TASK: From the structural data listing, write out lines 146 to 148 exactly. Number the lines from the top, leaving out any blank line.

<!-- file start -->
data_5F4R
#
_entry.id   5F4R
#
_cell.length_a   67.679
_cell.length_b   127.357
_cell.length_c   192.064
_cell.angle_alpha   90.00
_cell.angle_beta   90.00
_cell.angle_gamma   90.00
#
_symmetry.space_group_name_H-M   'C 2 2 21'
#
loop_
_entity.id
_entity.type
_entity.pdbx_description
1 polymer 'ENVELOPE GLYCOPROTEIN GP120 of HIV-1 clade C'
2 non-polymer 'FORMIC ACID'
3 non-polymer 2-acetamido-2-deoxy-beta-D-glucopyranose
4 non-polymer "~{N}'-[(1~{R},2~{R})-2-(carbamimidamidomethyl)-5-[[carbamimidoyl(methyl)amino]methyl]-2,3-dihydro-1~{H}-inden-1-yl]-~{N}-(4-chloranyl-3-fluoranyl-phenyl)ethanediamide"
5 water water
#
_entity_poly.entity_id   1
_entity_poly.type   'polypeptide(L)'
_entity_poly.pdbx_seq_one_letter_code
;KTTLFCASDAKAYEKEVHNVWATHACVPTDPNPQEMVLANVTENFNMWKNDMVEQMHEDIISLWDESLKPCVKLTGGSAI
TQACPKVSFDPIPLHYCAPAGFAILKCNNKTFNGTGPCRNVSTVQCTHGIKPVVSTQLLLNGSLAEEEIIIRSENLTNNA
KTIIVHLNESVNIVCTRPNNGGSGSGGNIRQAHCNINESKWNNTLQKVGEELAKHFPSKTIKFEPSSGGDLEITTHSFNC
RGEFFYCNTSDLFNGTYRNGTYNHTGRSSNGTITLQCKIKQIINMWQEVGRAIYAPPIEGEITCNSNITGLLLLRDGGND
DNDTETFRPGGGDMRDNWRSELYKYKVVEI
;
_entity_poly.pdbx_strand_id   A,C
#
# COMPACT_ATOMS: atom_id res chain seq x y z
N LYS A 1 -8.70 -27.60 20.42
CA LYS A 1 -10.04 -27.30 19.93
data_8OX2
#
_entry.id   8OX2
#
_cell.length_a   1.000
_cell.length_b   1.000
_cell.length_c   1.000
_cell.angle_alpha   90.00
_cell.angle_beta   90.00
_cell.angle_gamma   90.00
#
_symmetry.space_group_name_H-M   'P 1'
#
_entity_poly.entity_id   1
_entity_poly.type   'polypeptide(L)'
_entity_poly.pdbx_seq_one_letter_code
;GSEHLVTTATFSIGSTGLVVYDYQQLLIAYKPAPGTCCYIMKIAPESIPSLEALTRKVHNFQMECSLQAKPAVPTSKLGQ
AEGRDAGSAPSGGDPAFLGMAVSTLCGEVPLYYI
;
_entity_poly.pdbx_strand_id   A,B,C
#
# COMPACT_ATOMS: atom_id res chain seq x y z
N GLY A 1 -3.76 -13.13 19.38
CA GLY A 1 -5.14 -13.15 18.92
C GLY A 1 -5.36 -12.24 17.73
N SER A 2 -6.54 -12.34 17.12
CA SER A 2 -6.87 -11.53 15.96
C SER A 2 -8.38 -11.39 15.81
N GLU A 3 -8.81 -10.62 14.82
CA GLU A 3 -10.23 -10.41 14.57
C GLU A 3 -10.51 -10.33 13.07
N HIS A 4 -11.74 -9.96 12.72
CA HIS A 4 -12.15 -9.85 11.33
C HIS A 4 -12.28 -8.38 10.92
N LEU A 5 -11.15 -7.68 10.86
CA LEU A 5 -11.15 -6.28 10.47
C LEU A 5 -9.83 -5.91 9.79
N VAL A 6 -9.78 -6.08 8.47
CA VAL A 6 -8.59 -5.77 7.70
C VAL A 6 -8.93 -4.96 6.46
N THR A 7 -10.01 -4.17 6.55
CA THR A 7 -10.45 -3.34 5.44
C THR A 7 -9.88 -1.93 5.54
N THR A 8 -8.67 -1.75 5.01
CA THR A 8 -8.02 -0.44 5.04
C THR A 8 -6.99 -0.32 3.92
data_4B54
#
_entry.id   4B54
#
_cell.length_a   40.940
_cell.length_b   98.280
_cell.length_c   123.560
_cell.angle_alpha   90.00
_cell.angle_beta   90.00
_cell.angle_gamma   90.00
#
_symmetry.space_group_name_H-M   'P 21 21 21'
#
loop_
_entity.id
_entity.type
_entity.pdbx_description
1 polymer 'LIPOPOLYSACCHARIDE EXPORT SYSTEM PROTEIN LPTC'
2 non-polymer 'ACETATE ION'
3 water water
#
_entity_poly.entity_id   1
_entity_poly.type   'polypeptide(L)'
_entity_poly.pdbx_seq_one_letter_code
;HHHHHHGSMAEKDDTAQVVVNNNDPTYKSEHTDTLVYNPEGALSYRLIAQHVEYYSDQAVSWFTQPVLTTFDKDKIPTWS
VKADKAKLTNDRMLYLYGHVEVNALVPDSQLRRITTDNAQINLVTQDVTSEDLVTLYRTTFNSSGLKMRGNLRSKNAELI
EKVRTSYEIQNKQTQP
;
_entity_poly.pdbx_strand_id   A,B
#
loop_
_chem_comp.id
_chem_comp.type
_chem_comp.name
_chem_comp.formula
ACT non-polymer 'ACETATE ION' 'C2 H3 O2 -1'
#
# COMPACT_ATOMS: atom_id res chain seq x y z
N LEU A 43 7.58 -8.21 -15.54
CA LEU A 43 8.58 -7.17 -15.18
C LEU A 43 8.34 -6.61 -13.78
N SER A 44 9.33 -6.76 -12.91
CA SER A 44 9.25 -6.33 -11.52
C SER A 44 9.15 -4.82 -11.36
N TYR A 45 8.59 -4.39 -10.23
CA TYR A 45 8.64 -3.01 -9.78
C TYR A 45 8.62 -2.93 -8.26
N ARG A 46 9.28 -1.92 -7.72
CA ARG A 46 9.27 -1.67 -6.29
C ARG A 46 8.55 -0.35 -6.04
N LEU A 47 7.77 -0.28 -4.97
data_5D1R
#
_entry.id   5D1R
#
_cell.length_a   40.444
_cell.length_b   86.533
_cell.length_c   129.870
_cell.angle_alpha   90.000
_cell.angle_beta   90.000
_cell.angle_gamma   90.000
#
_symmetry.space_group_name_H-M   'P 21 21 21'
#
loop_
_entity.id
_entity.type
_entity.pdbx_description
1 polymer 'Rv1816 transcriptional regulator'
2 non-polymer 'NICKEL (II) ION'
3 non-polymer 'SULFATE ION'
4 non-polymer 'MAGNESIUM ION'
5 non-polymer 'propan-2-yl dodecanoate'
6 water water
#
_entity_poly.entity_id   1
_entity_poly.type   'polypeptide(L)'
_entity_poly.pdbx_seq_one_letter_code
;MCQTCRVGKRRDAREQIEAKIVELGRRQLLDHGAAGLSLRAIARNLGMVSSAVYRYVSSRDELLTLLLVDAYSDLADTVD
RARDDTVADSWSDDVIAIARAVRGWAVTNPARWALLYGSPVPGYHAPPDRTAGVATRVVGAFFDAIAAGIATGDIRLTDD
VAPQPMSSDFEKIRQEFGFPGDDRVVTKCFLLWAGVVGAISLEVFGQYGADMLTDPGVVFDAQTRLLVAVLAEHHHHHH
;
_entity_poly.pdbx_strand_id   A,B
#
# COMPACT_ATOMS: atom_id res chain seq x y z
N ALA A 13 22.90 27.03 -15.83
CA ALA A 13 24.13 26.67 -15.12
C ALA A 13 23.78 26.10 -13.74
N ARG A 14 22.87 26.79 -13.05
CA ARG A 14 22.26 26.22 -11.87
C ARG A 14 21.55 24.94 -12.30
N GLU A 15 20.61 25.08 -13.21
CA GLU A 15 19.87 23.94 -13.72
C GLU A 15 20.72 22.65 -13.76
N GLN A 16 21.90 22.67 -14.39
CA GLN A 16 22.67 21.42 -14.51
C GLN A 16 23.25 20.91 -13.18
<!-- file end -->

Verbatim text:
_symmetry.space_group_name_H-M   'P 21 21 21'
#
loop_